When I first heard that Courtney Love was opening for Lana Del Rey at Washington's Amphitheater Northwest, my first thought was one of confusion and dismay. How are these two alike? An infamous ‘90s grunge rock icon next to a silky-voiced, dream pop goddess. Based on the public’s perception of both, I couldn't understand what the idea was in having them tour together. I took a risk and went to find out.
The show was set to start at 7:30pm. The time came along... and nothing. It wasn’t until an hour after the set’s intended start time that Courtney Love finally took the stage, wailing through the first track—a Hole song—by herself. Her band then joined her and Hole tracks went on to make up the majority of the setlist.
Lana Del Rey and Courtney Love sound nothing alike. Any common Joe could figure that out. What really differs, though, are their respective personalities. For example:
After ending her first song, Love addressed the crowd of excited preteens, parents and fans of all ages with a massive: “Hello motherfuckers!” Between tracks, Love would go on to address the crowd in this same manner, screaming out profanities and sexual innuendos as well as picking on the crowd themselves, asking where all her fags were at.
Lana Del Rey fans are big into flower crowns. Love apparently was not. “Take off your fucking flower crowns!” she told us. She even took time to scold one girl for texting from the front row. This I can understand, but did she need to call her out in front of everyone?
After starting late and ultimately going over her allotted time limit (most likely because she stopped between each track to cuss people out), Lana Del Rey finally let us breathe in her angelic air.
And here’s where the differences became very apparent. Lana is very mellow, laid back and a seemingly introverted performer. She has a shy stage presence, but it’s exactly this that draws you in. She also establishes an intimate relationship with each and every one of her fans. While Love screamed at the front row, Lana took time between songs to visit her friends in the crowd, sign autographs and take pictures.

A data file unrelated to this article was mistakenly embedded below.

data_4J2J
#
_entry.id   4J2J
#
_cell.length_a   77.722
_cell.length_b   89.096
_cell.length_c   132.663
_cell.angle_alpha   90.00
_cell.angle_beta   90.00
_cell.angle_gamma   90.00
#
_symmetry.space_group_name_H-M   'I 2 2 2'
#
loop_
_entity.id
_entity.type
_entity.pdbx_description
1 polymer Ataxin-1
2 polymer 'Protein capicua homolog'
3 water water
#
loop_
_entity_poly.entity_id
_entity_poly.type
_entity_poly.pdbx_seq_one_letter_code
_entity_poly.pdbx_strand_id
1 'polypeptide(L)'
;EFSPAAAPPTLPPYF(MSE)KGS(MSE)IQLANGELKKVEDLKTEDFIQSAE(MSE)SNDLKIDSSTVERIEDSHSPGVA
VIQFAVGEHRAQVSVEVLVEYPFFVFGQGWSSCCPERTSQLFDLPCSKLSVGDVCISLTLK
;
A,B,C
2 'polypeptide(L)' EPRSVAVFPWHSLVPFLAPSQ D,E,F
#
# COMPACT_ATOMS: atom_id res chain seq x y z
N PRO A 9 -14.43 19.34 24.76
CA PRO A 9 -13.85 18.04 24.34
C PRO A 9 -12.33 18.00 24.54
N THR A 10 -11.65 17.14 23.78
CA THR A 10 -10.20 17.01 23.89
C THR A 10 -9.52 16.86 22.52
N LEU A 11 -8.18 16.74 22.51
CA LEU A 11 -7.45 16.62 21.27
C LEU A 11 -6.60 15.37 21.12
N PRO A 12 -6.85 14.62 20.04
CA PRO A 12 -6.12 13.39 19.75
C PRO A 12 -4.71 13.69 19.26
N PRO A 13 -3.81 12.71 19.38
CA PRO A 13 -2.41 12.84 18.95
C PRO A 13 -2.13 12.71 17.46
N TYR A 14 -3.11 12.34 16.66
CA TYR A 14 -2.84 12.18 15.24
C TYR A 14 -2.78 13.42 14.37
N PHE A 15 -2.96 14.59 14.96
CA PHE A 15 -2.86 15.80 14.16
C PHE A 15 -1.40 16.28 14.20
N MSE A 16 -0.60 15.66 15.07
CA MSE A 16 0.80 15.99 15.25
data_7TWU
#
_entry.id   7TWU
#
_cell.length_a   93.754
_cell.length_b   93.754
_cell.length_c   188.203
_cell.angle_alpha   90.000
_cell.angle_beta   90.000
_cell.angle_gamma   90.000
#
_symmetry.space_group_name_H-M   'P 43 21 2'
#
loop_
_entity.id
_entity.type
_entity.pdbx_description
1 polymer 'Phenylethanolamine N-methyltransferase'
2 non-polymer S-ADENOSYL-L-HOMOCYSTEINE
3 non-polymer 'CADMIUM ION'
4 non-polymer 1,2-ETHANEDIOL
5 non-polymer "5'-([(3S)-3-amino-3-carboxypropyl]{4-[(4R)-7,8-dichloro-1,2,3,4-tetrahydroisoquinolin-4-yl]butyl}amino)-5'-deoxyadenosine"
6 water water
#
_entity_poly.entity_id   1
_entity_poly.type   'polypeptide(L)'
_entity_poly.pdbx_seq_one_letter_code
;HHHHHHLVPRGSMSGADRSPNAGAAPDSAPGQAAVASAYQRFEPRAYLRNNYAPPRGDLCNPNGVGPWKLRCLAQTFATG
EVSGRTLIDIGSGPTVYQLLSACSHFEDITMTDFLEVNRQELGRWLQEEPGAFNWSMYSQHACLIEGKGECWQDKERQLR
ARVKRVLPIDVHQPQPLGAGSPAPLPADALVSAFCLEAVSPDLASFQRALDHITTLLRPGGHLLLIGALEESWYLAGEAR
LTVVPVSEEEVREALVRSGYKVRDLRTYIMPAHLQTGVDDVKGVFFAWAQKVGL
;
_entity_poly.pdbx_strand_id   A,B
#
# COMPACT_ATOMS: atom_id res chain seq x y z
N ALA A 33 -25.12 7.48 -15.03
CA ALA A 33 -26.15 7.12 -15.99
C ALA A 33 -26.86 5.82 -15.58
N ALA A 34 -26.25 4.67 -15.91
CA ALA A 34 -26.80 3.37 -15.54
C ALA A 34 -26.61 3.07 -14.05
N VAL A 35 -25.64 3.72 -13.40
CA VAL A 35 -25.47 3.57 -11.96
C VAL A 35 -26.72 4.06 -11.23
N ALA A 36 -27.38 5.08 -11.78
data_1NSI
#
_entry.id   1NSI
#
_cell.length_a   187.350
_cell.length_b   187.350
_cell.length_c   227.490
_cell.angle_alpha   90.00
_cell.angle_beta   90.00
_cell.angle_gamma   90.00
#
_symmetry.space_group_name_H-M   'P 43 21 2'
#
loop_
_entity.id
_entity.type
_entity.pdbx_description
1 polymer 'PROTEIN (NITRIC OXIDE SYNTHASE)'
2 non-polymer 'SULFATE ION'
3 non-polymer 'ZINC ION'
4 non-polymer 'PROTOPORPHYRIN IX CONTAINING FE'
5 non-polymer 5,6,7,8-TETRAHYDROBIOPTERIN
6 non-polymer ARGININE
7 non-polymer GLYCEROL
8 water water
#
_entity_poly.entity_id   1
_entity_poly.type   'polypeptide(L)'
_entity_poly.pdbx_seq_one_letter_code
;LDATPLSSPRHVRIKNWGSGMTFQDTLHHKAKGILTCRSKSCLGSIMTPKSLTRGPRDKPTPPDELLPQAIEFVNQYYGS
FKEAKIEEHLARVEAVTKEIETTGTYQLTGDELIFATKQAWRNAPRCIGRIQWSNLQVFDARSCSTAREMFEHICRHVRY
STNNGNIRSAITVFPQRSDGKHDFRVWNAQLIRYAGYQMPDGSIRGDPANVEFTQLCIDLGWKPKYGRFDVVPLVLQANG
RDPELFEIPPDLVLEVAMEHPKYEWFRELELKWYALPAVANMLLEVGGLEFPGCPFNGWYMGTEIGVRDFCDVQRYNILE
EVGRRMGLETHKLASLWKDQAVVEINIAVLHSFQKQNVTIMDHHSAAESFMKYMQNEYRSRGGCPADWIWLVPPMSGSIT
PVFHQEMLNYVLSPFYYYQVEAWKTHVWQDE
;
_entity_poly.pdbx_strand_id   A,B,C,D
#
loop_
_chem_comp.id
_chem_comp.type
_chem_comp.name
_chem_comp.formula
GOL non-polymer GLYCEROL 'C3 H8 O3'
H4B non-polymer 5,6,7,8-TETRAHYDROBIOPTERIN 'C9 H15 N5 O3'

Performing songs from both Born to Die, her critically acclaimed 2012 record, and 2014’s Dan Auerbach-produced Ultraviolence, flower crowns were highly encouraged as the massive crowd of diehard fans sang along to every word the pop goddess belted out for all to hear.
Unfortunately, due to the late start and set-in-stone curfew, Lana had to cut a few tracks from the setlist that night, most notably “Us Against The World,” an unreleased track that many fans were looking forward to seeing. Despite this, Lana Del Rey brought a wave of warm love in the form of a cool, jazzy voice to a freezing night across the Oregon border.
After the show, I overheard varying opinions on the Courtney Love pairing. Many thought they could’ve done without, even going so far as to ask, “How does she still have a career?” or wishing they’d seen the tour’s second leg opener, Grimes, instead. However, some enjoyed the contrast and the dark, brazen “humor” that Love brought to the expected vibe of a Lana Del Rey show.
No matter your opinion of the duo, there’s no denying that the two are very different artists. Why was this pairing chosen? It may come as a surprise, but Lana Del Rey has listed Courtney Love as one of her biggest inspirations. Yet, in terms of outward appearances, there aren't very many similarities between the two—as we saw. However, despite the differences between the acts, was it a good way to spend a Friday night? Of course.